Forest fires are a fact of life on a planet covered in trees. Some are minor occurrences, burning over a few acres before being snuffed out without event, while others take hold of hundreds of square miles, rage for months and destroy tremendous swaths of forest and property.
Knowing which course a wildfire will take is difficult and involves a number of factors that are hard to model, but there are fundamental questions we might expect to be insensitive to the details such as
Here, we're going to build a simple model that we can interrogate in a controlled way.
We start the fire by randomly lighting one tree at time zero.
As we increase the density of trees in the forest increases, as does the likelihood that trees form clusters. Therefore, we might expect that the extent and duration of the average forest fire varies as some function of
When find the tree density at which the expected duration of the forest fire is maximal.
Note: The code environment below has a runtime limit of so be judicious in how you measure the forest. There are three functions in the imported module available for your use:
add_lists() which takes two lists of length two and returns their vector sum,
dedupe_list() which takes a list of lists and returns its unique elements, and
print_forest() which takes a forest lattice and returns a pretty print representation of the state of the forest.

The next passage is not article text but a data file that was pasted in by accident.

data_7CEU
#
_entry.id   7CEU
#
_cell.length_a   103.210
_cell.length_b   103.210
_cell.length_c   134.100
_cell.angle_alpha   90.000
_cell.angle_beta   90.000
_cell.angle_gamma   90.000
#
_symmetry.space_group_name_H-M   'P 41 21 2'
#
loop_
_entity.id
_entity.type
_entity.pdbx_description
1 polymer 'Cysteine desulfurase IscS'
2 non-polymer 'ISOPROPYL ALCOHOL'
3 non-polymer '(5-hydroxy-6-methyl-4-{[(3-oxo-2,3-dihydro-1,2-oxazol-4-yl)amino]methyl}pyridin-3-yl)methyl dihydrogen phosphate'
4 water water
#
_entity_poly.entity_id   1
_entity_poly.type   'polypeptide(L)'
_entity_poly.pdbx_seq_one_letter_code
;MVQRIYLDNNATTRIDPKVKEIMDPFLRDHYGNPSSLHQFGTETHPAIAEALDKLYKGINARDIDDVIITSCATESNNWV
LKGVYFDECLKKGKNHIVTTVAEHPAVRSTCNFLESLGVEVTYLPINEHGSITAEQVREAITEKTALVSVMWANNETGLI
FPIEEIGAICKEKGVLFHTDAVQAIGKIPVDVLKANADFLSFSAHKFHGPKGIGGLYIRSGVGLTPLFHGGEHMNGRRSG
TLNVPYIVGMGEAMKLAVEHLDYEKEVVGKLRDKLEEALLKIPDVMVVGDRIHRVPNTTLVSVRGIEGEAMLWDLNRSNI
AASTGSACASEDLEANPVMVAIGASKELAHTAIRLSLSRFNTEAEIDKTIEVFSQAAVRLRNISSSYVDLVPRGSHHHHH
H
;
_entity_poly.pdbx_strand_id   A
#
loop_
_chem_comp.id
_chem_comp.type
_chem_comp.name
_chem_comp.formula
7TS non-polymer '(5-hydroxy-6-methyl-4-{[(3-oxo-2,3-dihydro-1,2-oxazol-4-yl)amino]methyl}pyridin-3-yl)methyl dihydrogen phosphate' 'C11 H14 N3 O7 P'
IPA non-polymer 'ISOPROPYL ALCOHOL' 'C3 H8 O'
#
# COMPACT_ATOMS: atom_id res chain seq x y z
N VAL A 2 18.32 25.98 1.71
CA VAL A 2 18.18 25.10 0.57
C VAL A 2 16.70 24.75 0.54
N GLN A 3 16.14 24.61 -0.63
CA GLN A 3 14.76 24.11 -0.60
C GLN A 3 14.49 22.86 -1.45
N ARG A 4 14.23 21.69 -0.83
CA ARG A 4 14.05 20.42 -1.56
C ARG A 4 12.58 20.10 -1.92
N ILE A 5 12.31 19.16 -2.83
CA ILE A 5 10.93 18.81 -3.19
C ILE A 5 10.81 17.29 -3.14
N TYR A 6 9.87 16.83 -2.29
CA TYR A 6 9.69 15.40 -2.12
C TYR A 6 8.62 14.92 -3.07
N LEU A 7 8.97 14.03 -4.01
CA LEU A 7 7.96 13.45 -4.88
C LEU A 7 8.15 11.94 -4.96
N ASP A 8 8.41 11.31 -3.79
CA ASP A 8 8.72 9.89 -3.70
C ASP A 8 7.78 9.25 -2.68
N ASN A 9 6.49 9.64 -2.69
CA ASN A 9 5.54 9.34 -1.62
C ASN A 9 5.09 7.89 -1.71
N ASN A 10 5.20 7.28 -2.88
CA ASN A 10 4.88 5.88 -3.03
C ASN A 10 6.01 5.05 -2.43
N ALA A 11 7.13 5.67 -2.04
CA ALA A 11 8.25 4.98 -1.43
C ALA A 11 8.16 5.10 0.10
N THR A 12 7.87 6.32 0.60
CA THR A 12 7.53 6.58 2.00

import random import numpy as np import matplotlib.pyplot as plt from brilliant import forest_fire_module as fire def simulate(p, L): # Initializes the lattice with a random placement of trees and a record of their status (burned or not burned) lattice = [[(["Tree", "NotBurned"] if random.random() < p else ["Empty", None]) for i in range(L)] for j in range(L)] # Possible moves for the fire to make. moves = [[1,0], [0,1], [-1,0], [0,-1]] # Randomly select a tree from the forest to set on fire. trees = [np.array([i, j]) for i in range(L) for j in range(L) if lattice[i][j] is "Tree"] initial = random.choice(trees) # Set its status to burned in the lattice. lattice[initial][initial] = "Burned" # Set counters for the number of burned trees and the total # duration of the forest fire. (burn_duration, trees_burned) = (1, 1) # Initialize a list of all trees currently on fire. burning = [initial] print("The fire starts at", initial, "\n") fire.print_forest(lattice) # Fill this in with your code that propagates the fire across the forest. # You may find the function print_forest (used above) useful in checking your dynamics. # You may find the functions add_lists and dedupe_list useful as well. return [burn_duration, trees_burned, len(trees)] simulate(0.4, 25) # # Once your simulation function is working, uncomment this code and use it to measure duration # # as a function of tree density. # probabilities = np.arange(0.1, 1., 0.1) # mean_burned =  # mean_durations =  # # for p in probabilities: # tmp_burn_durations =  # tmp_fractions_burned =  # for measurement in range(100): # [burn_duration, trees_burned, trees_total] = simulate(p, 25) # tmp_burn_durations.append(burn_duration) # tmp_fractions_burned.append(trees_burned / trees_total) # mean_burned.append(np.mean(tmp_fractions_burned)) # mean_durations.append(np.mean(tmp_burn_durations)) # plt.plot(probabilities, mean_durations) # plt.savefig('myplot.png')